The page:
32. John says:

    Most of these were solved after crossing letters were in, or else by thinking of possible answers when definitions were identified. In other words, solved backwards. I much prefer to solve from the fodder.
    Overall I think this has been a case of the setter concentrating too hard on clever surfaces at the expense of challenging cluing.
    E.g. what’s “numero” doing in an English crossword? I would defy anyone to solve that without crossing letters. And INFLECT is only solvable when its neighbours are in, since the wordplay is plain wrong.

  33. Median says:

    Carrots @29, if you managed the top half of today’s puzzle you’re doing OK. Believe me and several others here – it was a particularly tough one, with the bottom being harder than the top.

  34. tupu says:

    Hi Rishi @30
    Thanks. The quote nicely brings out the metaphorical link from animal to human behaviour without any of the confusion that the dictionary compiler seems anxious to avoid.

    Hi John @32
    :) While ultimately one prefers a balance, it does seem a little odd to complain strongly about making use of words crossing in a crossword. Would you prefer a simple list? Surely shared letters in crossing answers are an intrinsic part of the game.

    Re numero :- as the clue suggests, ‘no’ is regularly used in English and is an abbreviation of ‘numero’. OED gives several examples of the use of ‘numero’ itself dating from mid 17th-century to the present.

  35. mhl says:

    tupu: I wasn’t criticizing! (My uses of “whatevs” et al are alarmingly losing their irony…) Thanks to you and Rishi for the additional “tupping” references as well.

  36. Sil van den Hoek says:

    Yes, this was hard ánd extremely satisfying.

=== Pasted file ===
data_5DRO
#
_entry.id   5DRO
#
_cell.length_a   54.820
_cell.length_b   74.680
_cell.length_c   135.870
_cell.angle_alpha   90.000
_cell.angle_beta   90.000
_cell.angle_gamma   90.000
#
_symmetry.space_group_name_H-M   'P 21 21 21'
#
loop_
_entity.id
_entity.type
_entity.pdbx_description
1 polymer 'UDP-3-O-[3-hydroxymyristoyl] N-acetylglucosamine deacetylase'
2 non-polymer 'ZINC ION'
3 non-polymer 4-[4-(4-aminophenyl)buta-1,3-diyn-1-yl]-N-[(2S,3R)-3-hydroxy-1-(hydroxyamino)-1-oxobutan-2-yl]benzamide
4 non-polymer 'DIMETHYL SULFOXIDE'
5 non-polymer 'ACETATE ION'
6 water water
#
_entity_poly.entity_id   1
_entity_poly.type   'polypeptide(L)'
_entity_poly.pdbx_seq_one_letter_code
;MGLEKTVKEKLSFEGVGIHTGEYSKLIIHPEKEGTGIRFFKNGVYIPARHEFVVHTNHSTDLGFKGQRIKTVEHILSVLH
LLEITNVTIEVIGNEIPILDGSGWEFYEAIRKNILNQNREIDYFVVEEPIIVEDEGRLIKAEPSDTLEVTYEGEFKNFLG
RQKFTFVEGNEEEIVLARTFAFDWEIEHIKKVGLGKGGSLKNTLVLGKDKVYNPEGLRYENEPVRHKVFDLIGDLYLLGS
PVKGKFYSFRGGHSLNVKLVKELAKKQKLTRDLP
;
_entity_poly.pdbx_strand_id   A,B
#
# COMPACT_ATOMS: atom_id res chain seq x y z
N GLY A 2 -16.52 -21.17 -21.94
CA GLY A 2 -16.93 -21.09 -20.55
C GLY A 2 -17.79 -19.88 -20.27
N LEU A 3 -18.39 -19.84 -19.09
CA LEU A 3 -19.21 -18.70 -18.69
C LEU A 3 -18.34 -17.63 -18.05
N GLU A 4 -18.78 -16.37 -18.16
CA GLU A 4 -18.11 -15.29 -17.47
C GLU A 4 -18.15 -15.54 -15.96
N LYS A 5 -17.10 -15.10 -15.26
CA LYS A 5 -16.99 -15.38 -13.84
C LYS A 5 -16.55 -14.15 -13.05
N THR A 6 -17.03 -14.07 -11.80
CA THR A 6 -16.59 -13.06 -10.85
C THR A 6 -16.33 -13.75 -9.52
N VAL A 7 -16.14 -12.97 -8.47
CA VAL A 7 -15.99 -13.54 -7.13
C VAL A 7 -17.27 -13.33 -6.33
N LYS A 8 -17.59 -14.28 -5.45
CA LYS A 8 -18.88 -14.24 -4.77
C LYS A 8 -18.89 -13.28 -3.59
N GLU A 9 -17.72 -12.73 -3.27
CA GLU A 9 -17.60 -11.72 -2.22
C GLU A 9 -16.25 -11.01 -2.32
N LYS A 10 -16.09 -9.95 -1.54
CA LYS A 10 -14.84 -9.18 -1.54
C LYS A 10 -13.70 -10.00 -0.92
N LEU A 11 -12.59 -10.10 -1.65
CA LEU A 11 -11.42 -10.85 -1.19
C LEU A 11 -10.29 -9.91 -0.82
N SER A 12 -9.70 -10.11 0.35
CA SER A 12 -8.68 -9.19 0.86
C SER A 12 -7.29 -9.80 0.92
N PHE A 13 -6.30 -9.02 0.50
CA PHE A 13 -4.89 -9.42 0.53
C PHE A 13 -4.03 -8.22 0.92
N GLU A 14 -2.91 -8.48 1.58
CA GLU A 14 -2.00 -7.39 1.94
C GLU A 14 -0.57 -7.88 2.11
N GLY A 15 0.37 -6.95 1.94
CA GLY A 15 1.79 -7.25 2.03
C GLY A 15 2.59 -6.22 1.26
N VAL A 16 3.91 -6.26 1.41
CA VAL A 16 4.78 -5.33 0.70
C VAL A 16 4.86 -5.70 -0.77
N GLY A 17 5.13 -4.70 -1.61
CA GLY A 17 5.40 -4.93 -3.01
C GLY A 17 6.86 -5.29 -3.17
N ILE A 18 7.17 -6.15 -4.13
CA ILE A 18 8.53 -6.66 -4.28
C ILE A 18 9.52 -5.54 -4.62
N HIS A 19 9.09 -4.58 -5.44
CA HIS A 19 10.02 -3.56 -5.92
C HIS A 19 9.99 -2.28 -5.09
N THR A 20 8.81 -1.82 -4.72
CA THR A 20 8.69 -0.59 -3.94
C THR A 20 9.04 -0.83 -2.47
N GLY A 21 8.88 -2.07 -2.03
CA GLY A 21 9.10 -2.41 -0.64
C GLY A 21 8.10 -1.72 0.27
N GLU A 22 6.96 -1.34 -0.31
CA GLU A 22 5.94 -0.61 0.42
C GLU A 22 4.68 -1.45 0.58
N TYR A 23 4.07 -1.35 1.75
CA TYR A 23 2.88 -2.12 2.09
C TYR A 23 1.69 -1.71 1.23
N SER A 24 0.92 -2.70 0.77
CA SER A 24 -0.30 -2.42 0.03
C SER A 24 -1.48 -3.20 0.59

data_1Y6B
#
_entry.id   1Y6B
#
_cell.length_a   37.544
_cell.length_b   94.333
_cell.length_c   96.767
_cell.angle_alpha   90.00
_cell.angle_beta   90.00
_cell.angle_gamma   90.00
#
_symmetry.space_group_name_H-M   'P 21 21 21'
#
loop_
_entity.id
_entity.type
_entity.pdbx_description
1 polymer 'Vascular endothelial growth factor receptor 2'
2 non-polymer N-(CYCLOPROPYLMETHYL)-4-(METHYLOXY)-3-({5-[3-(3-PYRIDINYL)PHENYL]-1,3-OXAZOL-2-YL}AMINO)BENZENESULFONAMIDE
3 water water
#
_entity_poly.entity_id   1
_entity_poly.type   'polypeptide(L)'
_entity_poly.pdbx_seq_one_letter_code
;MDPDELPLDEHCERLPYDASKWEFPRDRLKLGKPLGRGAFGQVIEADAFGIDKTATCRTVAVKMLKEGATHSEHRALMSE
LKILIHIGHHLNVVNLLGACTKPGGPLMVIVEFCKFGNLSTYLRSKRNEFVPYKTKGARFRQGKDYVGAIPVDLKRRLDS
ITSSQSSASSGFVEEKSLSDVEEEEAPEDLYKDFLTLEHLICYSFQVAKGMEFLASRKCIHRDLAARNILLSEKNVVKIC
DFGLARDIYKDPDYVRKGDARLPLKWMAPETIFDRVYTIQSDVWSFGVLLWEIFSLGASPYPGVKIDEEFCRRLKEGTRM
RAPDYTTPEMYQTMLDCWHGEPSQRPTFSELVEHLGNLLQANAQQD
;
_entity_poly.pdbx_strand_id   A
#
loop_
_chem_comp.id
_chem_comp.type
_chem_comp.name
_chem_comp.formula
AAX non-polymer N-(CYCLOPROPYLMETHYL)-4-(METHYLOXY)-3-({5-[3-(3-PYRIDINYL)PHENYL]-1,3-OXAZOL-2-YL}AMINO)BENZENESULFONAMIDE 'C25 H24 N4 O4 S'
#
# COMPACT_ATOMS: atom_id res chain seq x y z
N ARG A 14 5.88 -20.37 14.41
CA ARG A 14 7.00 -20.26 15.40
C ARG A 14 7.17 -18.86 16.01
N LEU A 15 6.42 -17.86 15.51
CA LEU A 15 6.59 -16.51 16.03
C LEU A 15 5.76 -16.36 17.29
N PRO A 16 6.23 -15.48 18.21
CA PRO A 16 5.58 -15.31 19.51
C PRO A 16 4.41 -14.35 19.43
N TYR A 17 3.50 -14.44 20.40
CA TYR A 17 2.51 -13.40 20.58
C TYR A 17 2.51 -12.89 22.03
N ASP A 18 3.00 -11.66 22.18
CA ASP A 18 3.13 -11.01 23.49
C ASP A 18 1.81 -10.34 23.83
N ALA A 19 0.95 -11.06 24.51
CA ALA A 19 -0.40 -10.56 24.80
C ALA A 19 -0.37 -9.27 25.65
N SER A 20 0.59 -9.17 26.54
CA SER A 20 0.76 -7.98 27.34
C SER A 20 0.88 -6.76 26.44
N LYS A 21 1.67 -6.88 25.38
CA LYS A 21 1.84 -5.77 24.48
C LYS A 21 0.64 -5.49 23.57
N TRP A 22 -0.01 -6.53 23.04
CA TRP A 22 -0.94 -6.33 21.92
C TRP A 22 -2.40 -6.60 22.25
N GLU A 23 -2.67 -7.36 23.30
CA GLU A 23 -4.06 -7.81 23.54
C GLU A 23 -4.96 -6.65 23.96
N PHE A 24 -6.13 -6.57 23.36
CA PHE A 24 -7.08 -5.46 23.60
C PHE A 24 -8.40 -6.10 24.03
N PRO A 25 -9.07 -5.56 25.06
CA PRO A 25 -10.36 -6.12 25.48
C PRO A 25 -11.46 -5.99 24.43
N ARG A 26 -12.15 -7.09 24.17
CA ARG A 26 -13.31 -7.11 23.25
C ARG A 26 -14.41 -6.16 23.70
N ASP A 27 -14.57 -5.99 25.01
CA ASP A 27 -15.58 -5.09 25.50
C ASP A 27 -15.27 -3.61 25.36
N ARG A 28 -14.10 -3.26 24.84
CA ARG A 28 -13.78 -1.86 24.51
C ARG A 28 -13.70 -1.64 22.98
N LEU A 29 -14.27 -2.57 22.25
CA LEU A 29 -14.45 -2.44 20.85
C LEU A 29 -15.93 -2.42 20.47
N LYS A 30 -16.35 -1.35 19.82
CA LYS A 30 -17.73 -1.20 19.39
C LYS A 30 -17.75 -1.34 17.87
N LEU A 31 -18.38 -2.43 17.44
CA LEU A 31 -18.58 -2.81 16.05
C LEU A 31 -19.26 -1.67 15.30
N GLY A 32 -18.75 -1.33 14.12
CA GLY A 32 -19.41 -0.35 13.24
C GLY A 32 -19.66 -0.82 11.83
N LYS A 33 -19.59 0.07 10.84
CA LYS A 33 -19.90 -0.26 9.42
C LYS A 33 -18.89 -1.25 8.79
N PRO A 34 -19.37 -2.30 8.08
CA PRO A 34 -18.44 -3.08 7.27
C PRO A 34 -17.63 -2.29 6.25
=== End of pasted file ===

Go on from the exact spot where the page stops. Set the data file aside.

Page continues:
We think it’s a real tour de force to incorporate all these clever constructions into so many great and sometimes wacky Paulian surfaces.

    And what a pity of 20d.
    Although the definition is very nice, the “Student swallowed poison” bit we qualified as wrong – yes, I know, one can justify it as you do, mhl [and thank you once more for your exemplary blog], but we don’t want to see it like that.

    22ac? My PinC wasn’t pleased, but I couldn’t be bothered.
    No problem with ‘numero’ either, in fact it’s a very clever clue.

    We needed the blog to fully understand 24ac (UNSOPHISTICATED). It was our first word in the South, but – now we see the parsing – it’s all a bit too contrived to our taste.
    In another one that we found without knowing why (KNAVES), we missed the hidden reversal completely [probably due to the break between lines in the PDF version].
    And we didn’t think of ‘Do’=’Ditto’.

    Two days ago I had, for some reason, a discussion via email with rightback, in which he pointed out that a containment indicator in the past tense is not accepted by everyone in Crosswordland.
    In 17d Arachne used “held”, which may an example of this.
    BTW, the creature [ROC] in this clue is, I think, a lot more obscure than USENET (15ac). But what’s obscure, isn’t it all about what you’re familiar with in the end?
    I think, as long as the construction is crystal clear and the answer gettable, it’s OK. Why not say to yourself: I’ve learnt something today?

    All in all, forgiving her 20d, a magnificent crossword by our Spider Woman, worth of a Saturday Prize Puzzle.
    Perhaps, some might say [some did, actually], this is something that I recently (at another occasion) called “a setter’s crossword”, but I don’t agree.
    Hard, fair, 99% precise, witty – very very good.

  37. tupu says:

    Yes, despite it’s attractive surface, 20d was a minor blemish in this wonderful arachneid tapestry. I am reminded how the spider is a well known ‘trickster’ figure in folklore. Coincidentally, given the answer, it’s only complexly ‘inflected’ languages like Latin or Finnish that are less dependent on word order as a major semantic indicator. As Chomsky long since pointed out, ‘John plays golf’ and ‘golf plays John’ are radically different in English. If we had inflected nominative and accusative cases, it would or could be different.

  38. Gerry says:

    I also was almost stuck with ‘set off’, am glad I finished with some reservations about answers like ‘usenet’. Got some without understanding, like ‘assist’.

  39. Jim says:

    Felt sure 22ac was “set off”. This caused a considerable delay in complating the crossword.

  40. Sylvia says:

    I thought ‘unsophisticated’ was an anagram of ‘i sit chop nuts’ and n (‘and’ marginalised)but there was an extra e!